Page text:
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Global Activists Urge India End to Child Marriage

  • Kurt Achin

South African Archbishop and Nobel Laureate Desmond Tutu (R) speaks as former President of Ireland Mary Robinson watches during an interview in New Delhi, February 8, 2012.

South African Archbishop and Nobel Laureate Desmond Tutu (R) speaks as former President of Ireland Mary Robinson watches during an interview in New Delhi, February 8, 2012.

A group of prominent global activists known as “The Elders” is in India to take a public stand against the international practice of child marriage.

South Africa's Archbishop Desmond Tutu, chair of The Elders, said Thursday in New Delhi the group's initiative “Girls, Not Brides” would help India tap into its true potential.

“India is an economic giant in the making. And we are saying, imagine what would happen when women and girls are set free,” the Archbishop said.

The Elders is an independent group of former world leaders who seek to use their influence to end major causes of human suffering around the world.

Mary Robinson, Ireland's first woman president, said child marriage attracted the group's attention because of the sheer number of children affected globally.

“The issue of child marriage is not a minor issue. It's 10 million girls a year. That's a 100 million girls in 10 years that are married, usually without their consent or even their knowledge of who they are going to marry,” explained Robinson.

Child marriage has been illegal in India for decades. Still, studies indicate about a third of those 10 million girls who get married under the age of 18 live in India.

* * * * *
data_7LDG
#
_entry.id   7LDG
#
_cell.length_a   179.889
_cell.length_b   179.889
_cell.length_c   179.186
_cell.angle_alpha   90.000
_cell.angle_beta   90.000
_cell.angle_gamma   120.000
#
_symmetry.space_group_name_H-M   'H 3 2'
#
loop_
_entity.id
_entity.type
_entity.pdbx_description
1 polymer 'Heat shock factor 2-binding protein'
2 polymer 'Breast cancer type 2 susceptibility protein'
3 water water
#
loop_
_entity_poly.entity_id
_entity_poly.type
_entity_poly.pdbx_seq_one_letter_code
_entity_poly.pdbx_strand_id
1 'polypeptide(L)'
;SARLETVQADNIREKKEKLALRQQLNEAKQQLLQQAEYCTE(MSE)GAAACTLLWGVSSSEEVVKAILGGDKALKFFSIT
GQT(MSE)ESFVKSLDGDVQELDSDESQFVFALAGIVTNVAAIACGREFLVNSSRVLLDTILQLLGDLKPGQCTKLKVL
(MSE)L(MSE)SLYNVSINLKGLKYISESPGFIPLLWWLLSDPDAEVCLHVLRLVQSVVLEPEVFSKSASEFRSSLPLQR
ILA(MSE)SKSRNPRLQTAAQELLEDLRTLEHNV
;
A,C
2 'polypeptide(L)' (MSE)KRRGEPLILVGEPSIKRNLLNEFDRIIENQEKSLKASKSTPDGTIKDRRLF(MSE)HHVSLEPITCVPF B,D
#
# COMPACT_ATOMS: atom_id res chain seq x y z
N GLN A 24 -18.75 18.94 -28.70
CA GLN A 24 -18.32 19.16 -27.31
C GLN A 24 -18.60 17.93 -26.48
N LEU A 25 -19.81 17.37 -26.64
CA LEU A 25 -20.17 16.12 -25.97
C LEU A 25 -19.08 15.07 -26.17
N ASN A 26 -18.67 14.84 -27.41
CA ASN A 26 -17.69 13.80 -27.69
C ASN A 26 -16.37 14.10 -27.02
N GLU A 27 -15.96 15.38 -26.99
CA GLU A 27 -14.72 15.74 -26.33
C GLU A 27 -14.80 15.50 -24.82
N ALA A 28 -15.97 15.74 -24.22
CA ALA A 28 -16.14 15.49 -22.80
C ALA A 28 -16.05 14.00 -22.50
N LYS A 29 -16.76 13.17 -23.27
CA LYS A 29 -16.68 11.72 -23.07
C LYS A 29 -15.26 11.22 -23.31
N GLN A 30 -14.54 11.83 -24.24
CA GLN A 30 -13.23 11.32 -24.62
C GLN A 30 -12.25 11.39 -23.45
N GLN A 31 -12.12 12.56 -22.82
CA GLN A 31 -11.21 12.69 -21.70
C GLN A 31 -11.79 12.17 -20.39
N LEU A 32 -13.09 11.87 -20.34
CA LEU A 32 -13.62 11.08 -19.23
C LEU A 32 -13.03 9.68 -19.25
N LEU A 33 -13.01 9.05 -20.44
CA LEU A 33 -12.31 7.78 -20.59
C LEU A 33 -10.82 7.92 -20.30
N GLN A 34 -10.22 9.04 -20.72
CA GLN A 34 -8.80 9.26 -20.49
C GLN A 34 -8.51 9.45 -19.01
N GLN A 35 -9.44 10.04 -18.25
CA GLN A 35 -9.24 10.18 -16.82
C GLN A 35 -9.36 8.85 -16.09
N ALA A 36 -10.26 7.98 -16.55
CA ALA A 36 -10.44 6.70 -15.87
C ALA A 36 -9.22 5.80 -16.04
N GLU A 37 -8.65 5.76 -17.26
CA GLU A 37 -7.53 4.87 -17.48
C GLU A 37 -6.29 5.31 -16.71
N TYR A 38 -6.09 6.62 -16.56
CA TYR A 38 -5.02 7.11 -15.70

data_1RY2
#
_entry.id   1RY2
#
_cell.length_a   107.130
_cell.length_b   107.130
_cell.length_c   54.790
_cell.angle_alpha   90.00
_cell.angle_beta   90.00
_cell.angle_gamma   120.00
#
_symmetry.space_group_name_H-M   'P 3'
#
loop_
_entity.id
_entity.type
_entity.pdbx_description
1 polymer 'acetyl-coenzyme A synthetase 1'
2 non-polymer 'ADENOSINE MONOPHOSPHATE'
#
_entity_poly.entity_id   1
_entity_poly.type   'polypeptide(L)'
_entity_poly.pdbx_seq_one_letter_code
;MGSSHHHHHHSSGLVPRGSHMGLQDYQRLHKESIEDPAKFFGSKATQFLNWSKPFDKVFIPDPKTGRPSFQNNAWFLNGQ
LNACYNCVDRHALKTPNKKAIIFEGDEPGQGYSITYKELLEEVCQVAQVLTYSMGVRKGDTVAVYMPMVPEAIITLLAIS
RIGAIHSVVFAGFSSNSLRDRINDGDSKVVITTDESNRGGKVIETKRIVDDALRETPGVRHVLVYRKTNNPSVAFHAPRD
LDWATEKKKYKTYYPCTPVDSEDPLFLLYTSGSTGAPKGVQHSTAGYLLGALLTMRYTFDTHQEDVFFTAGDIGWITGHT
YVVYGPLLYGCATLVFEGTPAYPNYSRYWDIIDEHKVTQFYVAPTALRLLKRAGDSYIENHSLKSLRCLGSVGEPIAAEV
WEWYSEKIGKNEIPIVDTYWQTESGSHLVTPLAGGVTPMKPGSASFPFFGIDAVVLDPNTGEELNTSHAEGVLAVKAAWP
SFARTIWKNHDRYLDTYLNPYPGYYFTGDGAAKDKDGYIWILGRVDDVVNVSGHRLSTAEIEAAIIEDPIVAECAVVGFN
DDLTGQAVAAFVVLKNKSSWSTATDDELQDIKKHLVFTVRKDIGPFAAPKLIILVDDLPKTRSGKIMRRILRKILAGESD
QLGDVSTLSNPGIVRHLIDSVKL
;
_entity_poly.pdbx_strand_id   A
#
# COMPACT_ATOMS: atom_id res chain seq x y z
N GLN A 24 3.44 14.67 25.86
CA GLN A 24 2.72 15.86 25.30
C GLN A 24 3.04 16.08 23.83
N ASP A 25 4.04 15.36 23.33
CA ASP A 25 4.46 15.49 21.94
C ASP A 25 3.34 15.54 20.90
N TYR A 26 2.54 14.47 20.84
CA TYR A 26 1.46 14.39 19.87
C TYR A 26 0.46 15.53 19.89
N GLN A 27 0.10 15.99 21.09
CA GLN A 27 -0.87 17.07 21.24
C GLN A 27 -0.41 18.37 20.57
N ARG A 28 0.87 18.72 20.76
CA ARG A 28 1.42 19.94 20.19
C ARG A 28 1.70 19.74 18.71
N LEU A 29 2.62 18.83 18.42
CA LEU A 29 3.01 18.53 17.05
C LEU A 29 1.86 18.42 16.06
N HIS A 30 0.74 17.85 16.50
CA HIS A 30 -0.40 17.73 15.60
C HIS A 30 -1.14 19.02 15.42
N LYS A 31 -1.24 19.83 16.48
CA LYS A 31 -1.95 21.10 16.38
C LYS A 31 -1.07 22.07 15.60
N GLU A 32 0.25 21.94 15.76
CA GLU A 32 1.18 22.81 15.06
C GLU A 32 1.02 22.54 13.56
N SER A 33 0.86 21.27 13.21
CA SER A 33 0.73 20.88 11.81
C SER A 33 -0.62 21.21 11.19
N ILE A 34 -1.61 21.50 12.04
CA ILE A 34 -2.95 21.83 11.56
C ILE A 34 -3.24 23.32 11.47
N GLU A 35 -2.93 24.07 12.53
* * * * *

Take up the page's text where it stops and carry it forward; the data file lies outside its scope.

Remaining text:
A 2006 national survey in India found that one in five women between the ages of 20 and 24 got married before turning 15.

The practice is often ascribed to ancient religious traditions, and the mindset that views daughters as a liability to be sent away from the household as early as possible.

Ela Bhatt, an activist who founded one of India's largest women's trade unions, said taking on the issue of child marriage is central to achieving global development goals.

“Like poverty, child marriage is violence. And violence that is happening with the consent of the society,” said Bhatt.

Gro Harlem Brundtland is a member of the The Elders and was Norway's first woman prime minister.

“As a doctor, I want to emphasize how it also has health effects. Damaging effects on young bodies and young girls, and even on the infants that an early pregnancy leads to,” said Brundtland.

“Girls, Not Brides” pulls together grass roots organizations from more than 80 countries. The Elders says the initiative will determine a set of best practices for educating and politically influencing local communities to stop underage marriage.


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